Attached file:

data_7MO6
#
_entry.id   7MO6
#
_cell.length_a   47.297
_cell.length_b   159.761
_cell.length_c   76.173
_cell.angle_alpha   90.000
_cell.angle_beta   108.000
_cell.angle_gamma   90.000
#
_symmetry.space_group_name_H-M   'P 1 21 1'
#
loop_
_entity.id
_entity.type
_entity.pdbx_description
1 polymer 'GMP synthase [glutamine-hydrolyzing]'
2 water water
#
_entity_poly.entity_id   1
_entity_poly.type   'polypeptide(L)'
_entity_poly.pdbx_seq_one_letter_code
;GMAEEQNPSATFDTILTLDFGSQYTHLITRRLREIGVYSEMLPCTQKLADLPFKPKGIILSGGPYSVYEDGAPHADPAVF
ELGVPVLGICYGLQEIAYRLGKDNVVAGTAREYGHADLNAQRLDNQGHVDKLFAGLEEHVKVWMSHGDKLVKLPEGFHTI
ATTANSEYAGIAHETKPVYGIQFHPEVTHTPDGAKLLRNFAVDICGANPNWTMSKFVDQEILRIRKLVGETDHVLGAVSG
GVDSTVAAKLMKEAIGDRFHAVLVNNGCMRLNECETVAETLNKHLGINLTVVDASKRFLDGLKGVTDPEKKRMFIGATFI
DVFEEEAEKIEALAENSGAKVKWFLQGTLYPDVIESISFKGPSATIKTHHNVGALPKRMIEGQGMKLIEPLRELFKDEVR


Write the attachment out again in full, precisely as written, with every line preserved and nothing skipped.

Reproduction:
data_7MO6
#
_entry.id   7MO6
#
_cell.length_a   47.297
_cell.length_b   159.761
_cell.length_c   76.173
_cell.angle_alpha   90.000
_cell.angle_beta   108.000
_cell.angle_gamma   90.000
#
_symmetry.space_group_name_H-M   'P 1 21 1'
#
loop_
_entity.id
_entity.type
_entity.pdbx_description
1 polymer 'GMP synthase [glutamine-hydrolyzing]'
2 water water
#
_entity_poly.entity_id   1
_entity_poly.type   'polypeptide(L)'
_entity_poly.pdbx_seq_one_letter_code
;GMAEEQNPSATFDTILTLDFGSQYTHLITRRLREIGVYSEMLPCTQKLADLPFKPKGIILSGGPYSVYEDGAPHADPAVF
ELGVPVLGICYGLQEIAYRLGKDNVVAGTAREYGHADLNAQRLDNQGHVDKLFAGLEEHVKVWMSHGDKLVKLPEGFHTI
ATTANSEYAGIAHETKPVYGIQFHPEVTHTPDGAKLLRNFAVDICGANPNWTMSKFVDQEILRIRKLVGETDHVLGAVSG
GVDSTVAAKLMKEAIGDRFHAVLVNNGCMRLNECETVAETLNKHLGINLTVVDASKRFLDGLKGVTDPEKKRMFIGATFI
DVFEEEAEKIEALAENSGAKVKWFLQGTLYPDVIESISFKGPSATIKTHHNVGALPKRMIEGQGMKLIEPLRELFKDEVR